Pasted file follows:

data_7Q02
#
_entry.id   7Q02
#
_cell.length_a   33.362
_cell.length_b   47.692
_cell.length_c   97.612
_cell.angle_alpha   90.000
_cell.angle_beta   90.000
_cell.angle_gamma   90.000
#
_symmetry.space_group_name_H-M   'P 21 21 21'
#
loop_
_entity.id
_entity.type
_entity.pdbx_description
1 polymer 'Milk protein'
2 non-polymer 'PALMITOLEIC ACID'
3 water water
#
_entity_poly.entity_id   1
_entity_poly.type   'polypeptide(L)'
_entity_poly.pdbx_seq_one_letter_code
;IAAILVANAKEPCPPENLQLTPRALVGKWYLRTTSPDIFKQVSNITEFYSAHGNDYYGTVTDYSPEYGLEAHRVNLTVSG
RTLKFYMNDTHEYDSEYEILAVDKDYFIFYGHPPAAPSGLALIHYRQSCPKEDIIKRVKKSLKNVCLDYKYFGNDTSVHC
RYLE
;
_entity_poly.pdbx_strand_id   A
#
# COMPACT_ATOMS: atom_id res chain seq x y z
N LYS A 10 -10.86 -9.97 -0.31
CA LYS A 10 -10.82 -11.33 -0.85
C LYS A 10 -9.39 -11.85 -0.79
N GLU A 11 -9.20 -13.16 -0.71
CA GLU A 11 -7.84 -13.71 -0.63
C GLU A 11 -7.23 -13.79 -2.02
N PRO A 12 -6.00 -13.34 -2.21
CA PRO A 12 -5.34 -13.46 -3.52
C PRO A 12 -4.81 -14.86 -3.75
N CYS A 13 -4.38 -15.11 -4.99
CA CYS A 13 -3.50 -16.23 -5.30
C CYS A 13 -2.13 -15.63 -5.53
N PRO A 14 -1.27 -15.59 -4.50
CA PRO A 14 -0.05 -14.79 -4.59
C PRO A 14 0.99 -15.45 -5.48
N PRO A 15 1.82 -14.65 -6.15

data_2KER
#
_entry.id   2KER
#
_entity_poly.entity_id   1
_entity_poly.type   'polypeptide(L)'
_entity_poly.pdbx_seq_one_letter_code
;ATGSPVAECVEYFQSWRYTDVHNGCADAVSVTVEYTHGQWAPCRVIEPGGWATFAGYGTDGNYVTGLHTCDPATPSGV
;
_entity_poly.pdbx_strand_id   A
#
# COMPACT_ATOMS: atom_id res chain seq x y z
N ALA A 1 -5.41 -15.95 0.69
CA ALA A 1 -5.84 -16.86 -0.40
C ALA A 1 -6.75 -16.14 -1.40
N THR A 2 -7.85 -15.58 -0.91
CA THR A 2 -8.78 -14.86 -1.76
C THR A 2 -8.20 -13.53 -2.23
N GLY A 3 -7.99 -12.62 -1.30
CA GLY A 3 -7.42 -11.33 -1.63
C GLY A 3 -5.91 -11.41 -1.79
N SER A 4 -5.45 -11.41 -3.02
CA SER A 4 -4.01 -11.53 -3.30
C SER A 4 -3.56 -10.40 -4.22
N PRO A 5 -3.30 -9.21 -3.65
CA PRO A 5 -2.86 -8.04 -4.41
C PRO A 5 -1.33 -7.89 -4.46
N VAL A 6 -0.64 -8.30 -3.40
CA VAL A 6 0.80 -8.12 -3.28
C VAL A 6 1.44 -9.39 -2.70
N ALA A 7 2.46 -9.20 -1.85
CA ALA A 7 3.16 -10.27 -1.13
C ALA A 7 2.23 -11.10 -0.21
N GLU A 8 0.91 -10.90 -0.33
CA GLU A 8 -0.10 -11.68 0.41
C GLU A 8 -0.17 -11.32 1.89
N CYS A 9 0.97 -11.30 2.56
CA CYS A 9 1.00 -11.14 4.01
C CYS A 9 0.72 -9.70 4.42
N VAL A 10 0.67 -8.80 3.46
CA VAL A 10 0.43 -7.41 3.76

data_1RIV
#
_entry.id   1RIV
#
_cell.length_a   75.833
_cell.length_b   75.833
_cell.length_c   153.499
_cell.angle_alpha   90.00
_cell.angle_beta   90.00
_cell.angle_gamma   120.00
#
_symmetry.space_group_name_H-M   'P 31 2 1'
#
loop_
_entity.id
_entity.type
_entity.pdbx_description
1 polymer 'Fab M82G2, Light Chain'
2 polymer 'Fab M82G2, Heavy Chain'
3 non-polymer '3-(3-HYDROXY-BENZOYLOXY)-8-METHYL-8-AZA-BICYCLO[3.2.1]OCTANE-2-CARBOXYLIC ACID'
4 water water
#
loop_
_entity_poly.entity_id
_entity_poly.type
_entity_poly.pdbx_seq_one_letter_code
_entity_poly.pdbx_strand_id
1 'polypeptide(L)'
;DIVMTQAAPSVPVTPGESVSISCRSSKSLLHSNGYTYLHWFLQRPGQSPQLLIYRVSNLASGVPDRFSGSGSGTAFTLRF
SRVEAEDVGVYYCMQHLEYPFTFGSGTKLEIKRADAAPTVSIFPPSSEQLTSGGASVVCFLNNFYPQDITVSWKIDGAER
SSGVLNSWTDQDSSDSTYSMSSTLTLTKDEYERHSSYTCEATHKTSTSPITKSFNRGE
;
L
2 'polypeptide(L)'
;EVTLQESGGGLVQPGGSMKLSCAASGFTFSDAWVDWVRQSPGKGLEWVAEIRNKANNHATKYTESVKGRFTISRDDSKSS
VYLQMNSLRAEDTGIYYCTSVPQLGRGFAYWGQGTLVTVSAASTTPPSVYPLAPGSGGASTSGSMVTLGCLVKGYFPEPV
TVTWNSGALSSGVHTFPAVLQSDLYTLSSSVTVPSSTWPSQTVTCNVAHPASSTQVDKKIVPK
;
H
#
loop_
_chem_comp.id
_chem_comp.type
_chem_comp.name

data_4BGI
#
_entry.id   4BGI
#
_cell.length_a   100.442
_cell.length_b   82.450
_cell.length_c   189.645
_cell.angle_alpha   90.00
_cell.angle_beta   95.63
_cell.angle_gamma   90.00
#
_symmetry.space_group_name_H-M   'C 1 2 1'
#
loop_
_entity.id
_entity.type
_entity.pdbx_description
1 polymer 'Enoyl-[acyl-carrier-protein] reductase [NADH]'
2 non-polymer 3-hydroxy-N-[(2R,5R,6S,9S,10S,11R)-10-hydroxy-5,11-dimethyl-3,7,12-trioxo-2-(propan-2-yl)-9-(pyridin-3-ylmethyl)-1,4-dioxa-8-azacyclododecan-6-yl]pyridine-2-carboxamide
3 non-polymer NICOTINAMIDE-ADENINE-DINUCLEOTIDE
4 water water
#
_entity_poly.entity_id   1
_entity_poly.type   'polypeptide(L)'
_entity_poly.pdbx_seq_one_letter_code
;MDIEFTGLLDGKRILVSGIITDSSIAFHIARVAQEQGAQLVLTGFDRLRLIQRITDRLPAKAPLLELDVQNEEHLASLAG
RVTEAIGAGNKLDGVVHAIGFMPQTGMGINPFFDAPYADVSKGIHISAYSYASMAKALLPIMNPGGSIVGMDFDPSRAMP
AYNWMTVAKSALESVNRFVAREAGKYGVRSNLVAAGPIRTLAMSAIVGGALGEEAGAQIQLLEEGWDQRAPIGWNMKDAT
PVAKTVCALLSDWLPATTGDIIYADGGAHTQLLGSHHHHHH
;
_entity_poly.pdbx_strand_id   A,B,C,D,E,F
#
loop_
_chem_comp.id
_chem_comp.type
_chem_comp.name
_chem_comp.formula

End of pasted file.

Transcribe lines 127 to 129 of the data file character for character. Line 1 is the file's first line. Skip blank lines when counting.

H
#
loop_